(ZomgScience.net) I don’t know science, but I’ve got profanity down pat. For example, I may not be able to properly explain how crystals are formed, but I can tell you how to [expletive] yourself in the [expletive] [expletive] until the United [expletive] Nations is forced to intervene. And that, savage reader, is why ZomgScience.net should be taught in schools: It takes super-science-nerd stuff, like motor proteins, enzymes and Dmitri Mendeleev and explains them all in a language that your teenaged offspring use every single day. “Christ on a stick it’s a RIBOSOME,” screams the site. “Look at all those proteins and RNA and fucking subunits all joining up and shit… You know what else does that? FUCKING VOLTRON.” ZomgScience is the work of Dave Romeo, a young and tattooed man of science out of Brisbane, Australia—and you would do well to remember that, because this is going to earn him a Nobel [expletive] Prize.
I ONLY WORK HERE
(NotAlwaysRight.com) When I worked retail back in the late ’80s/early ’90s, I fielded my share of ill-conceived customer queries. I forgot most of them, save for two phoned-in questions I’d get a dozen times a week. The most common was, “Are you open right now?” (“Yes, that’s why I’m here”), though occasionally someone would ask, “What’s the store’s phone number?” (“You mean the one you just called?” “Don’t be a wiseass.”) My retail experiences form the backbone of some of my more whimsical nightmares, but even the worst of those pale against the best of the customer/clerk interactions detailed at Not Always Right. This is the customer at his most boorish and er, challenged—plugging live mice into USB ports; blurting out their bra size in response to “What’s your phone number?”; and struggling to understand the alphabet. Even if many of these stories have unreliable narrators (which is inevitable when you invite people to post anonymously), I choose to believe them all. Like I said, I was there, dealing with your crap. And I didn’t even have a website to cry on.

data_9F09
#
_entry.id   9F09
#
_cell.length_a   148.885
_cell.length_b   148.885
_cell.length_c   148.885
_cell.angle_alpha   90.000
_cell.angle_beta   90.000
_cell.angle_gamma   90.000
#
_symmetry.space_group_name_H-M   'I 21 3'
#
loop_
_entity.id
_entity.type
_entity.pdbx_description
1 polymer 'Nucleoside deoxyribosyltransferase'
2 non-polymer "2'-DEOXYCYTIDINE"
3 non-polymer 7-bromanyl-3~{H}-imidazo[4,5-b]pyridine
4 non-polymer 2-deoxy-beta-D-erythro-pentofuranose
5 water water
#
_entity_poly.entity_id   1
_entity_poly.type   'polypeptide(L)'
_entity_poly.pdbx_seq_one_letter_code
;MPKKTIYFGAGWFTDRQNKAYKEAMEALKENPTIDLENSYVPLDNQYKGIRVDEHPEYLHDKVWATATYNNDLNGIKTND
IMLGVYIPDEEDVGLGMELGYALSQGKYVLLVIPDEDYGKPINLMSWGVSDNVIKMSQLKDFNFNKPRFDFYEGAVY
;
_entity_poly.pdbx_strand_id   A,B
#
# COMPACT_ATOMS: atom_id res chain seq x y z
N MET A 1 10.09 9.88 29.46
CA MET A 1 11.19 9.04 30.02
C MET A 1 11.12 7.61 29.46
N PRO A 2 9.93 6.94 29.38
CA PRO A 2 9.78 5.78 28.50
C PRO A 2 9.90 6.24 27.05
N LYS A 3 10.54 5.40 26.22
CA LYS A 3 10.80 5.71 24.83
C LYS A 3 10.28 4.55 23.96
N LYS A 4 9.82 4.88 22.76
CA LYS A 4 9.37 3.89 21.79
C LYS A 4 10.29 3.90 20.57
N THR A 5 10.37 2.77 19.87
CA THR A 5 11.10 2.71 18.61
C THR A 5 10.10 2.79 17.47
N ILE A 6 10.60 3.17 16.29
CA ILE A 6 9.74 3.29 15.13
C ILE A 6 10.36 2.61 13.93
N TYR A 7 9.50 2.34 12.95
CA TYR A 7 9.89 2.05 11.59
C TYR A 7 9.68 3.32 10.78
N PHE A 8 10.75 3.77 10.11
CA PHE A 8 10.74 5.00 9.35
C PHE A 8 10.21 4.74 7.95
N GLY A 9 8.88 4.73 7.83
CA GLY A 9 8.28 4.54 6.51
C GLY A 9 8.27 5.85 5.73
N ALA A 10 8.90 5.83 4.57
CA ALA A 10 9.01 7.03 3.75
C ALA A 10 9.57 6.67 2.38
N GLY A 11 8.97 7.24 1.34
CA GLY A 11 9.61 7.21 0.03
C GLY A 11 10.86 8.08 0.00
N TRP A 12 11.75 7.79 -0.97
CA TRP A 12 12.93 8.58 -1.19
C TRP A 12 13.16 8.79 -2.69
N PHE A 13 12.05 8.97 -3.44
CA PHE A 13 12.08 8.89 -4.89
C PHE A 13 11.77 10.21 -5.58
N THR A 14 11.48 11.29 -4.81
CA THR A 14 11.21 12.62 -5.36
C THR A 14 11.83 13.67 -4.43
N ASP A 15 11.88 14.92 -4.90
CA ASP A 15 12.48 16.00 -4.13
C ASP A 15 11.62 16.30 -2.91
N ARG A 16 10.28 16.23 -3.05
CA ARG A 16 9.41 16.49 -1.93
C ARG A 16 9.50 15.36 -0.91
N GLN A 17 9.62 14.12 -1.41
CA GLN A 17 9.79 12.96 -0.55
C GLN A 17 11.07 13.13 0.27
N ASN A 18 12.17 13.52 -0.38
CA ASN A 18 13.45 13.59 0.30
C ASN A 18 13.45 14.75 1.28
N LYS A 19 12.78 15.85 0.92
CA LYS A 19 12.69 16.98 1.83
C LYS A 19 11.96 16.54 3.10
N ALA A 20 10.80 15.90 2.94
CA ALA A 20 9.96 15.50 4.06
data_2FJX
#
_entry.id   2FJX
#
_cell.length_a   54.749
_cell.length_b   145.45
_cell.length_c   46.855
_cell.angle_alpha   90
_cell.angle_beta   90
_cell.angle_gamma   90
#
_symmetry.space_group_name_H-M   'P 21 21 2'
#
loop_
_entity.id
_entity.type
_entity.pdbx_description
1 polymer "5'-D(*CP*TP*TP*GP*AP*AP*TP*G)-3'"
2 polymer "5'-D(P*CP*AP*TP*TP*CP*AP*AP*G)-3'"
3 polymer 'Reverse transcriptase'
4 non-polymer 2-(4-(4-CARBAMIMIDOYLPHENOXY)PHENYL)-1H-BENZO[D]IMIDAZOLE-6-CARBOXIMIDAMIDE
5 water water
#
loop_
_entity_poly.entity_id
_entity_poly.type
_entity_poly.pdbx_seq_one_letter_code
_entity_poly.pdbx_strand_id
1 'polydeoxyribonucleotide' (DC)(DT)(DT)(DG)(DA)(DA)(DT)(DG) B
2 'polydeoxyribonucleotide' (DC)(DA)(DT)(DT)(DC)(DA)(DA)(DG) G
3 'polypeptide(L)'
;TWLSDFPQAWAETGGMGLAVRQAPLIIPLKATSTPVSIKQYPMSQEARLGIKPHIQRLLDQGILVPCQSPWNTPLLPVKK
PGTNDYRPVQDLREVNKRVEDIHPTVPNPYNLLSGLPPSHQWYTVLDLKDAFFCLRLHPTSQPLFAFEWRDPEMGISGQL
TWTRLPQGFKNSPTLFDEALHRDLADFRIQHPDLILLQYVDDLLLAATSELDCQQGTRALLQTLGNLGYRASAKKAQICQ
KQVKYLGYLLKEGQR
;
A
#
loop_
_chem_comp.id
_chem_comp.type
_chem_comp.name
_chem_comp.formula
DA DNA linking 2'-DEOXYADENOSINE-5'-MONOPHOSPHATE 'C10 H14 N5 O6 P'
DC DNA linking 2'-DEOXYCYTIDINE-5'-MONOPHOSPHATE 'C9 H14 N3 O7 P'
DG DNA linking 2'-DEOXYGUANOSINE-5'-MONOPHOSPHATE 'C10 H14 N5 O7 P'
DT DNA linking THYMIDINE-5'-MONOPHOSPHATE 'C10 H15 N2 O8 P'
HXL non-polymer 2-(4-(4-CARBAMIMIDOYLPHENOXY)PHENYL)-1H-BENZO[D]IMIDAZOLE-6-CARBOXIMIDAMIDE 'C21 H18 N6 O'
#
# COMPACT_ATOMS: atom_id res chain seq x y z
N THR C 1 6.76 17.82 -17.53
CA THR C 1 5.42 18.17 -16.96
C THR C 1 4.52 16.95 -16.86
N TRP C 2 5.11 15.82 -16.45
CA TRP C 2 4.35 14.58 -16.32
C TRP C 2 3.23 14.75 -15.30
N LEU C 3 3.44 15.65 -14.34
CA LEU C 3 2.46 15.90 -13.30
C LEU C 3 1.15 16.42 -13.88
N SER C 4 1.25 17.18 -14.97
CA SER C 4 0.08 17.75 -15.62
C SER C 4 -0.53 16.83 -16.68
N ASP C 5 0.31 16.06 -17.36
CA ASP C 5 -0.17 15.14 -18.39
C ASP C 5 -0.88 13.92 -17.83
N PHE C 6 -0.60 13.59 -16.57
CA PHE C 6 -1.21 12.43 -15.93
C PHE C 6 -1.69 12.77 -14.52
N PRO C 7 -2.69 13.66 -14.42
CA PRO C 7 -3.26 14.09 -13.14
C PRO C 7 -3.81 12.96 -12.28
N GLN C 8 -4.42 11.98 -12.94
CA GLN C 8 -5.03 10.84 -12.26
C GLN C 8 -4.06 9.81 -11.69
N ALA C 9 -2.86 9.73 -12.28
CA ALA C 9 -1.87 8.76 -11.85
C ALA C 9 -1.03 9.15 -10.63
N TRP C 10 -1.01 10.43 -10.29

ONE TWO EFF YOU
(Twitter.com/Discographies) Last month, Village Voice writer Rob Tannenbaum named the anonymous Twitter feed @Discographies the best music critic of 2010. I can’t speak to his choice—I barely read music criticism any more. But I can say that Discographies’ 140-character summations of entire careers, counted down by album number, are funny as hell, and they even manage to sound a few truthful notes in their haste. Here’s my favorite: “Green Day: 1-2 ‘Retro-punk 4ever, dude! We’ll never sell out or slow down or write rock operas!’ 3 Sell out. 4-6 Slowdown. 7-8 Rock operas.”